In this article, Sheridan Gilley looks at the rich history surrounding Irish immigration abroad.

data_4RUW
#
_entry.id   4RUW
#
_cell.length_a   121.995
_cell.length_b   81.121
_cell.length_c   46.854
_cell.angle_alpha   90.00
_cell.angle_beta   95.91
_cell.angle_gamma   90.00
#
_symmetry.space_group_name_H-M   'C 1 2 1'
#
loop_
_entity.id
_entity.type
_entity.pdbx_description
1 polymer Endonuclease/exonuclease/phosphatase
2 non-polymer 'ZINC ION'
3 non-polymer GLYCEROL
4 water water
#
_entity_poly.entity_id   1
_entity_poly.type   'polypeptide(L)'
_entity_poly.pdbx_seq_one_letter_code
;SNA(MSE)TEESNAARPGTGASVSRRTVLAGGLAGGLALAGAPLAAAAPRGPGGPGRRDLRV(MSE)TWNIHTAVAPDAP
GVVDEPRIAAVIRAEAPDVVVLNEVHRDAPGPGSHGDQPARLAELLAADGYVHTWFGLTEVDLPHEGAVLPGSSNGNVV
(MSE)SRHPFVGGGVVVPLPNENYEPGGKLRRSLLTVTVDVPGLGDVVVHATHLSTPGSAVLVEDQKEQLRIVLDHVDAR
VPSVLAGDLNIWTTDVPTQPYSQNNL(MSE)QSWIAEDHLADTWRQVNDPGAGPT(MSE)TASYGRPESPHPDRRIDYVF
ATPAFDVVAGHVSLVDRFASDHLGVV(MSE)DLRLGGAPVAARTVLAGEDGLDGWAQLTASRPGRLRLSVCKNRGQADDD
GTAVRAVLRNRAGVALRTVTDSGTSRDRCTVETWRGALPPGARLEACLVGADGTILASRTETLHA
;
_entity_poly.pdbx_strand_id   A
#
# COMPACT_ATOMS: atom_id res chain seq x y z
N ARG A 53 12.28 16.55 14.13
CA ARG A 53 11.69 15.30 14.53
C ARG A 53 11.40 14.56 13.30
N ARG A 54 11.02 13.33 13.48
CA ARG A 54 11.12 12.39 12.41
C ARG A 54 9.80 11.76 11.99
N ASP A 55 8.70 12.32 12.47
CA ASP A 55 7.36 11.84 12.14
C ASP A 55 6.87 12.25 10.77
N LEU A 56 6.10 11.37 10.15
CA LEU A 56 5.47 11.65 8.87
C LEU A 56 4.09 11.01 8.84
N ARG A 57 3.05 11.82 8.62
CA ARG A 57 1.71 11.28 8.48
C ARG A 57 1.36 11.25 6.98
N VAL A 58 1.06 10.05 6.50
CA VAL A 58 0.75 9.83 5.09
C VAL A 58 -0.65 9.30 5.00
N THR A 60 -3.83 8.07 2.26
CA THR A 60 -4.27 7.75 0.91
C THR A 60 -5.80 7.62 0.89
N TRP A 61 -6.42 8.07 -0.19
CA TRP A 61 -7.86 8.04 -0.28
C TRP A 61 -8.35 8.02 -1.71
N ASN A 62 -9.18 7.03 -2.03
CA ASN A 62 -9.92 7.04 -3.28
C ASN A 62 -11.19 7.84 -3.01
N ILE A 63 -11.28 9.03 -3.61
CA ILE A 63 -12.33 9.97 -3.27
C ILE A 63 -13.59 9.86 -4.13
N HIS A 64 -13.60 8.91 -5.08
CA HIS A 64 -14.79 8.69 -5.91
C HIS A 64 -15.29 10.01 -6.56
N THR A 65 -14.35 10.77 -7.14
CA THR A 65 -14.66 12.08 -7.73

The crowds which packed the exhibition of Pre-Raphaelite painting in the Tate Gallery last year saw Walter Howell Deverell's picture of 1853-4, 'The Irish Vagrants ', showing a pauper family beside an English road. One man is asleep, a second is sunk in dejection, a sleeping infant clasps a woman impressive and impassive in despair, while two half-naked children stand, one of them pleading for alms from an unheeding lady riding by. The painting is a Christian Socialist comment on a great natural calamity, the Irish pauper influx into Britain in 1845-51 in the wake of the Irish Famine. Yet that fight from starvation only hastened an existing trend: Irish immigration was a trickle in 1790s, a stream in the 1820s, a river in the 1840s, and a flood from the late 1840s as the Irish-born population of England and Wales rose from 291,000 in 1841 to 520,000 in 1851, reached its peak of 602,000 in 1861, at about 3 per cent of the total population, and fell to 427,000 at the end of the century.